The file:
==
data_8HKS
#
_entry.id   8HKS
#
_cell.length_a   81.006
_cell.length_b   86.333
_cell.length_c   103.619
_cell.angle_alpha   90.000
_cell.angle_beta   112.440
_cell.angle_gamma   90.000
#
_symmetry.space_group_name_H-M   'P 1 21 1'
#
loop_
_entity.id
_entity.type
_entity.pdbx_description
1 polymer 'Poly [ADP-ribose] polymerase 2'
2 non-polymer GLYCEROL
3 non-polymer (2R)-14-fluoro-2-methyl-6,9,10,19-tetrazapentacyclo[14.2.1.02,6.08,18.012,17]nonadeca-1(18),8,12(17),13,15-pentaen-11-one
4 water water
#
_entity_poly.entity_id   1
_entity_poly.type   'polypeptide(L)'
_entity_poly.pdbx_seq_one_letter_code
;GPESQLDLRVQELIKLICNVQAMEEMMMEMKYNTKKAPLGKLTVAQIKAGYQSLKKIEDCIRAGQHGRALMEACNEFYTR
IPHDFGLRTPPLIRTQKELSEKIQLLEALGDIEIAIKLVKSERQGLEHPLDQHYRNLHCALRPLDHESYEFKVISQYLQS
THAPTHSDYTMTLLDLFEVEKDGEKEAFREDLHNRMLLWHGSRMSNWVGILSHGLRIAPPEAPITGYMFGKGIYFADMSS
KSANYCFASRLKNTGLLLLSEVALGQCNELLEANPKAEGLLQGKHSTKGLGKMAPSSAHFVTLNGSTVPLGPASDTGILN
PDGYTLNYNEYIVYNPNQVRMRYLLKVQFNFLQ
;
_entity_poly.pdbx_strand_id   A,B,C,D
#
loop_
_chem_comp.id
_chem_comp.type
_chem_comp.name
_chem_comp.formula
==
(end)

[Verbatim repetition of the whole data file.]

data_8HKS
#
_entry.id   8HKS
#
_cell.length_a   81.006
_cell.length_b   86.333
_cell.length_c   103.619
_cell.angle_alpha   90.000
_cell.angle_beta   112.440
_cell.angle_gamma   90.000
#
_symmetry.space_group_name_H-M   'P 1 21 1'
#
loop_
_entity.id
_entity.type
_entity.pdbx_description
1 polymer 'Poly [ADP-ribose] polymerase 2'
2 non-polymer GLYCEROL
3 non-polymer (2R)-14-fluoro-2-methyl-6,9,10,19-tetrazapentacyclo[14.2.1.02,6.08,18.012,17]nonadeca-1(18),8,12(17),13,15-pentaen-11-one
4 water water
#
_entity_poly.entity_id   1
_entity_poly.type   'polypeptide(L)'
_entity_poly.pdbx_seq_one_letter_code
;GPESQLDLRVQELIKLICNVQAMEEMMMEMKYNTKKAPLGKLTVAQIKAGYQSLKKIEDCIRAGQHGRALMEACNEFYTR
IPHDFGLRTPPLIRTQKELSEKIQLLEALGDIEIAIKLVKSERQGLEHPLDQHYRNLHCALRPLDHESYEFKVISQYLQS
THAPTHSDYTMTLLDLFEVEKDGEKEAFREDLHNRMLLWHGSRMSNWVGILSHGLRIAPPEAPITGYMFGKGIYFADMSS
KSANYCFASRLKNTGLLLLSEVALGQCNELLEANPKAEGLLQGKHSTKGLGKMAPSSAHFVTLNGSTVPLGPASDTGILN
PDGYTLNYNEYIVYNPNQVRMRYLLKVQFNFLQ
;
_entity_poly.pdbx_strand_id   A,B,C,D
#
loop_
_chem_comp.id
_chem_comp.type
_chem_comp.name
_chem_comp.formula